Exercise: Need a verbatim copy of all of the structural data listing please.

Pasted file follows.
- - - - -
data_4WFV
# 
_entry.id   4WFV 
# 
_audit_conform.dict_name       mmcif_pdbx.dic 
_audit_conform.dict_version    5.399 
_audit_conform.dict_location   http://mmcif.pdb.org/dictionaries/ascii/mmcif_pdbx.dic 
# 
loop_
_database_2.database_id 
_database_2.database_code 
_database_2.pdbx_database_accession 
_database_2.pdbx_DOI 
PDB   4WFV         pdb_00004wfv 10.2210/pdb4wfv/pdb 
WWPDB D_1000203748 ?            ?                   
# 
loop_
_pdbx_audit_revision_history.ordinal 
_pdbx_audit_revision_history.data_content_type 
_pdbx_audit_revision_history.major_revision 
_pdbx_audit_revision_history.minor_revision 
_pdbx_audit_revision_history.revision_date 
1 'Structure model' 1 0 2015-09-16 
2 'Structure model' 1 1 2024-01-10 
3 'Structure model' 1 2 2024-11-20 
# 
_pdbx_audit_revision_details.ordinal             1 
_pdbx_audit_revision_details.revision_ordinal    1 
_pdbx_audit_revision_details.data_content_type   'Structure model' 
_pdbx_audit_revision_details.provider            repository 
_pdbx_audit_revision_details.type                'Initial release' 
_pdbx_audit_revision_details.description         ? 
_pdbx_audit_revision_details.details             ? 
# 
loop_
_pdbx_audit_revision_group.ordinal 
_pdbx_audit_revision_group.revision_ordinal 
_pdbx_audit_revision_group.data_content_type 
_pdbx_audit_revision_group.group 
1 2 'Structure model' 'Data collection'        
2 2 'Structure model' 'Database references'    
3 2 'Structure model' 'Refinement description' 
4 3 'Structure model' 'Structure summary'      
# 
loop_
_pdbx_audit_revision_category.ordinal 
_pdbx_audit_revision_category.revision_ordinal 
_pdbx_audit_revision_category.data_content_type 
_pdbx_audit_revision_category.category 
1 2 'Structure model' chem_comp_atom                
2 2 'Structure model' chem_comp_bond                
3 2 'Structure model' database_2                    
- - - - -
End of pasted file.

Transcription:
data_4WFV
# 
_entry.id   4WFV 
# 
_audit_conform.dict_name       mmcif_pdbx.dic 
_audit_conform.dict_version    5.399 
_audit_conform.dict_location   http://mmcif.pdb.org/dictionaries/ascii/mmcif_pdbx.dic 
# 
loop_
_database_2.database_id 
_database_2.database_code 
_database_2.pdbx_database_accession 
_database_2.pdbx_DOI 
PDB   4WFV         pdb_00004wfv 10.2210/pdb4wfv/pdb 
WWPDB D_1000203748 ?            ?                   
# 
loop_
_pdbx_audit_revision_history.ordinal 
_pdbx_audit_revision_history.data_content_type 
_pdbx_audit_revision_history.major_revision 
_pdbx_audit_revision_history.minor_revision 
_pdbx_audit_revision_history.revision_date 
1 'Structure model' 1 0 2015-09-16 
2 'Structure model' 1 1 2024-01-10 
3 'Structure model' 1 2 2024-11-20 
# 
_pdbx_audit_revision_details.ordinal             1 
_pdbx_audit_revision_details.revision_ordinal    1 
_pdbx_audit_revision_details.data_content_type   'Structure model' 
_pdbx_audit_revision_details.provider            repository 
_pdbx_audit_revision_details.type                'Initial release' 
_pdbx_audit_revision_details.description         ? 
_pdbx_audit_revision_details.details             ? 
# 
loop_
_pdbx_audit_revision_group.ordinal 
_pdbx_audit_revision_group.revision_ordinal 
_pdbx_audit_revision_group.data_content_type 
_pdbx_audit_revision_group.group 
1 2 'Structure model' 'Data collection'        
2 2 'Structure model' 'Database references'    
3 2 'Structure model' 'Refinement description' 
4 3 'Structure model' 'Structure summary'      
# 
loop_
_pdbx_audit_revision_category.ordinal 
_pdbx_audit_revision_category.revision_ordinal 
_pdbx_audit_revision_category.data_content_type 
_pdbx_audit_revision_category.category 
1 2 'Structure model' chem_comp_atom                
2 2 'Structure model' chem_comp_bond                
3 2 'Structure model' database_2                    